EUGENE, Ore. -- There's a simple and elegant solution for USA Track & Field as it wrestles with the dilemma posed by the dead heat in the women's 100 meter Saturday between Allyson Felix and Jeneba Tarmoh. It's right there in the other marquee Summer Games sport, swimming, and it happens all the time.
It's a swim-off.
USATF should put Felix and Tarmoh to a run-off. It's the only fair way to settle this. It's the American way.
Carmelita Jeter won the 100, in 10.92 seconds. Tianna Madison finished second. They're both going to London.
Originally, Tarmoh was declared the third-place finisher and Felix fourth. The official scoring sheet said Tarmoh had edged training partner Felix by 0.0001 seconds. Tarmoh was even brought to a news conference, where she said she was "so thankful" to make the London team.
She also said, however, amid rumblings that something might be going on, "I have no idea what happens if it's a tie."
As that news conference was ending, USATF communications director Jill Geer took to the dais to announce that, in fact, the two runners had ended in a dead heat, both timed in 11.68 seconds.
What happened, Geer said, is that two cameras are used to determine photo finishes. One is on the outside of the track. The other is on the inside.
The outside camera in this race proved inconclusive because both runners' arms obscured their torsos.
The inside camera is shot at 3,000 frames per second. It was analyzed by timers and referees. They simply could not separate the two racers, and declared a tie.
USATF has no procedure in place to break such a tie.
This, let's be candid, is a major flaw.
This is the kind of thing that leads to litigation.
This is the kind of thing that leads to absurdities that the matter be settled with rock, paper, scissors; or the drawing of lots; or dice; or a hand of poker.
It also lends itself to observations that Felix is a three-time world champion who has two Olympic silver medals and the support of major corporate sponsors, while Tarmoh has two NCAA second-place finishes. In the abstract, which of the two do you think those sponsors would like to see pursue her much-publicized double?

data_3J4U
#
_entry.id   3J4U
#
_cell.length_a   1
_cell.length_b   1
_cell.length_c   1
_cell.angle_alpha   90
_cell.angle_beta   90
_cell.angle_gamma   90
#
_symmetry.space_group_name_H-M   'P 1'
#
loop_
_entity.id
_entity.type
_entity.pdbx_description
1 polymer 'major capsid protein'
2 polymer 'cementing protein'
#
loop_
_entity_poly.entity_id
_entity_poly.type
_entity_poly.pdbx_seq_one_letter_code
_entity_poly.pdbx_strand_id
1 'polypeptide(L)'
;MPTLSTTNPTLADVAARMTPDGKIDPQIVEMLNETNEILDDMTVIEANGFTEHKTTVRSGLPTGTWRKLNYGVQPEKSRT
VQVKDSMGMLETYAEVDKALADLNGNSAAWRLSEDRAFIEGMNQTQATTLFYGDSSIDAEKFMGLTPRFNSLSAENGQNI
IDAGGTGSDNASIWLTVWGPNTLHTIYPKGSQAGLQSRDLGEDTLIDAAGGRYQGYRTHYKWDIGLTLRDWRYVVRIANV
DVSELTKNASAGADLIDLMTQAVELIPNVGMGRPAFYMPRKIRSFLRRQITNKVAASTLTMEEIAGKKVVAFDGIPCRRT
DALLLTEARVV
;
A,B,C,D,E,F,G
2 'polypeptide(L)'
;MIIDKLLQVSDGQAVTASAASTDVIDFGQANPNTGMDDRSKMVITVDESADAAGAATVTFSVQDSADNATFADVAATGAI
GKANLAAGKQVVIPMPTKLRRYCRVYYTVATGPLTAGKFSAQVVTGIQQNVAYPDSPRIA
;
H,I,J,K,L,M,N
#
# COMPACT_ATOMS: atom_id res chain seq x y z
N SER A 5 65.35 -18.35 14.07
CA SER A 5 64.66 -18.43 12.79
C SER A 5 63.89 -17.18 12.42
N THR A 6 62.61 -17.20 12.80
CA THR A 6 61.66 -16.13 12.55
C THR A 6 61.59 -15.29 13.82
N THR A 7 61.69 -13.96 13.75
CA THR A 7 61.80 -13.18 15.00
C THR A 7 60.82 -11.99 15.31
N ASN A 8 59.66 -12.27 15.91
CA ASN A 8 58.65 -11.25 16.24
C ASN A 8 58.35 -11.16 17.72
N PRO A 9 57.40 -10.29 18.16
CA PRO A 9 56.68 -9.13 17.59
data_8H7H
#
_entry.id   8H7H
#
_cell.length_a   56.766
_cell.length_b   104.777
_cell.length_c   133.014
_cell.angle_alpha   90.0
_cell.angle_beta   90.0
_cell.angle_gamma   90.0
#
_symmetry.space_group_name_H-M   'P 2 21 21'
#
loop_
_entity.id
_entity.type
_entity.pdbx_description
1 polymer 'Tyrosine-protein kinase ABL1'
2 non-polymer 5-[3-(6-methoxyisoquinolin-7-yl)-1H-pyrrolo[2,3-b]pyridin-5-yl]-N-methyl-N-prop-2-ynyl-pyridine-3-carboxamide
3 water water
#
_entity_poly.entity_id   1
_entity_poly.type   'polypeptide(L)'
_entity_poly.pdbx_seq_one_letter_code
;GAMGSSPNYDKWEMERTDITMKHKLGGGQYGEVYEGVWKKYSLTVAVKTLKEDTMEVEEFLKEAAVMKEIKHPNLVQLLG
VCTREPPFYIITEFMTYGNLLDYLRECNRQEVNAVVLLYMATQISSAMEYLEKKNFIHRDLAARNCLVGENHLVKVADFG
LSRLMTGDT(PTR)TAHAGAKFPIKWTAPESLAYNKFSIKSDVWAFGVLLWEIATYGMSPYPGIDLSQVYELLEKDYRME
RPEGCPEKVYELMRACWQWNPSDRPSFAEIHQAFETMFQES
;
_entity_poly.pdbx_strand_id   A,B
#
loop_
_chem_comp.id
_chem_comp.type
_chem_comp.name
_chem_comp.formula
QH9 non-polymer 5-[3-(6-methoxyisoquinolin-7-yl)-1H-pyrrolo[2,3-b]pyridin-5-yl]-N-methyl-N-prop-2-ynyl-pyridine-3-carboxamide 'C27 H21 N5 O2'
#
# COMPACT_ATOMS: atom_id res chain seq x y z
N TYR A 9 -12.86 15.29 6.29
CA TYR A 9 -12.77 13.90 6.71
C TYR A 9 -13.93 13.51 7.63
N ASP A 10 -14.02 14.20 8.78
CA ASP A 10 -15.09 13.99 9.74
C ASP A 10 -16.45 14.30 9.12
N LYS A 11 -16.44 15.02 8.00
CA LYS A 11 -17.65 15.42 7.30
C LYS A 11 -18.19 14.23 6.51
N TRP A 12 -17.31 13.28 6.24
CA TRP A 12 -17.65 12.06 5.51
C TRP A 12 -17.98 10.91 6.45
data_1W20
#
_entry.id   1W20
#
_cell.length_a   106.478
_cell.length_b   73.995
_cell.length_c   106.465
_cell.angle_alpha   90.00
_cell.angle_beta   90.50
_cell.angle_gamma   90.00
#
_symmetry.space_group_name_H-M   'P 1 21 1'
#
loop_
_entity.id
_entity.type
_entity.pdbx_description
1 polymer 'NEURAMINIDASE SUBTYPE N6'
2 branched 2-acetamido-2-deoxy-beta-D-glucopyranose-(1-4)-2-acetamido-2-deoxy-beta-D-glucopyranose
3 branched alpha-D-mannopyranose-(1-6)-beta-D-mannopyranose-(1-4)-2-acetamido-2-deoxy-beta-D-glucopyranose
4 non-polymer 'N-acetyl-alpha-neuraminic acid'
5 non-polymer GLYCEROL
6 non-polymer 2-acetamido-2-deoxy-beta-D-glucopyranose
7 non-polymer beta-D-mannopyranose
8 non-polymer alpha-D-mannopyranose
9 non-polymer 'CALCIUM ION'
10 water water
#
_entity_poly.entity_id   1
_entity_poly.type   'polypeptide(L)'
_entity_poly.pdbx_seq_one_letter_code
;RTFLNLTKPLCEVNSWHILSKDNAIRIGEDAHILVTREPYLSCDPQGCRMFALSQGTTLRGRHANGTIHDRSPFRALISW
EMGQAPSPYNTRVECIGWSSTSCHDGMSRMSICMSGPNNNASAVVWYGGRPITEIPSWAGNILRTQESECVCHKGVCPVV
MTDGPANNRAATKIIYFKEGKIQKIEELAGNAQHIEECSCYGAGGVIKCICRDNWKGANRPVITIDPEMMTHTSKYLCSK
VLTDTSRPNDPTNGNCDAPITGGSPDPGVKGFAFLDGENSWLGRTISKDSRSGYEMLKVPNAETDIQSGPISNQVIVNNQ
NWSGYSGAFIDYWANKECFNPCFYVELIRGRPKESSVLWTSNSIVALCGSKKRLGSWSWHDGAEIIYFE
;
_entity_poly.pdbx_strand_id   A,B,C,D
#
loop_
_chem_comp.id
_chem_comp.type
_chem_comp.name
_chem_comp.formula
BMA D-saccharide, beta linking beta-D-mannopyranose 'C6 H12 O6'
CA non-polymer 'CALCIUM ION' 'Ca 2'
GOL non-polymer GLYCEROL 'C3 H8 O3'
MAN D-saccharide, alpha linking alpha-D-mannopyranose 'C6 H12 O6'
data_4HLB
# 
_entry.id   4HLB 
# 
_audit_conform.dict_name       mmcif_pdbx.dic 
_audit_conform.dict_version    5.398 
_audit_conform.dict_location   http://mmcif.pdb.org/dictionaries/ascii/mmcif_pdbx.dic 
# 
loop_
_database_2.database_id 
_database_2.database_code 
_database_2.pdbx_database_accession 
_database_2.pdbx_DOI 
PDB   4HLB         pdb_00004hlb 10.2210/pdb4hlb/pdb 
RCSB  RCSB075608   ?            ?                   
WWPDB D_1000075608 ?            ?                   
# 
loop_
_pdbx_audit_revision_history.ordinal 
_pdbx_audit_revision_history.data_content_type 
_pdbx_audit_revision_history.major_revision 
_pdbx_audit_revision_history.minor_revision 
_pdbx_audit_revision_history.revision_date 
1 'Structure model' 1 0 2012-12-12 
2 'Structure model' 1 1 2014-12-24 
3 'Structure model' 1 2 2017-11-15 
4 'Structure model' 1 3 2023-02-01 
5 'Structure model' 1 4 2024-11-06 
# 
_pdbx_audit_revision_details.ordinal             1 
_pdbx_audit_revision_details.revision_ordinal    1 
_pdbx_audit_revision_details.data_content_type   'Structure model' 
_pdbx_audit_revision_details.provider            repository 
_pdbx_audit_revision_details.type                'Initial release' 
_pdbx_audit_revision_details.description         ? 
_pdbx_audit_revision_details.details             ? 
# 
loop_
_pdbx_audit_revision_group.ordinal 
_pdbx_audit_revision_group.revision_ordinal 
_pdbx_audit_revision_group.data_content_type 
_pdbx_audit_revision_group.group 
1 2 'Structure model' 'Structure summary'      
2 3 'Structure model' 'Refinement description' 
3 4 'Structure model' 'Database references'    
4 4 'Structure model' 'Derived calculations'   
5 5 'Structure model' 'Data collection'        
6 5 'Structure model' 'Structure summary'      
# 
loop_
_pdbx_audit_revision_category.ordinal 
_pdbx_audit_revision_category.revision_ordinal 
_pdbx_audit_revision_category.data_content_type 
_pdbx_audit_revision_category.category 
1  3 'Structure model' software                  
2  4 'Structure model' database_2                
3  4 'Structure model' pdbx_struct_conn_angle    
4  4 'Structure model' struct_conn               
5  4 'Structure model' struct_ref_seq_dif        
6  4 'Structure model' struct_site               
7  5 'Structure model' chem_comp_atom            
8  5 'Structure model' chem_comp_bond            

Further, it puts enormous, and unfair, pressure on Felix to be magnanimous by stepping aside in favor of Tarmoh and let her rival and training partner take the spot. Doing so might earn Felix considerable public goodwill. But this is the Olympics. The Games come along every four years. Why should Felix, who ran a 10.92 earlier this year in the 100 in Doha, give up a medal shot?
This is why the only fair solution is a run-off.
Don't bother with any noise that Olympic sprinters can't be bothered with running an extra race, that doing so would put an unfair burden on their bodies.
Olympic swimmers do it with regularity.
Just last year, for instance, Josh Schneider and Cullen Jones, SwimMAC club teammates, had a swim-off to determine who would claim the final 50-meter freestyle spot on the 2011 world championships team in Shanghai.
The swim-off was required because they had tied, at 21.97 seconds, at the 2010 nationals. The swim-off was held in May, 2011, in Charlotte, N.C.; Jones finished in 22.24, Schneider in 22.28, and that was that.
Schneider didn't complain afterward, saying of Jones, who won a gold medal swimming with Michael Phelps in the 2008 Beijing 400-meter freestyle relay, "He is a gold medalist for a reason. It's hard to topple a giant like that."
Similarly, in 2009, Jones tied for second with Garrett Weber-Gale (who also swam on that Beijing 400 free relay) in the 50 free, at 21.55. They swam it off two days later to see who would swim in Rome at those Rome world championships. Jones swam 21.41 to break Weber-Gale's American record, 21.47. In Rome, Jones finished fifth, the top American in the event.
In December, 2010, meanwhile, at the world short-course championships in Dubai, Schneider's semifinal time of 21.29 tied him with Australia's Kyle Richardson for eighth place. At the end of the session, the two guys swam it off. Schneider went 21.19, Richardson 21.28. In the final, Schneider, swimming in the outside lane, Lane 8, got off to a great start and won a bronze medal, behind Brazil's Cesar Cielo and France's Fred Bousquet.
If they can do it in swimming, and they not only can but they do, they not only can do it in track and field but they must. It's the only fair solution.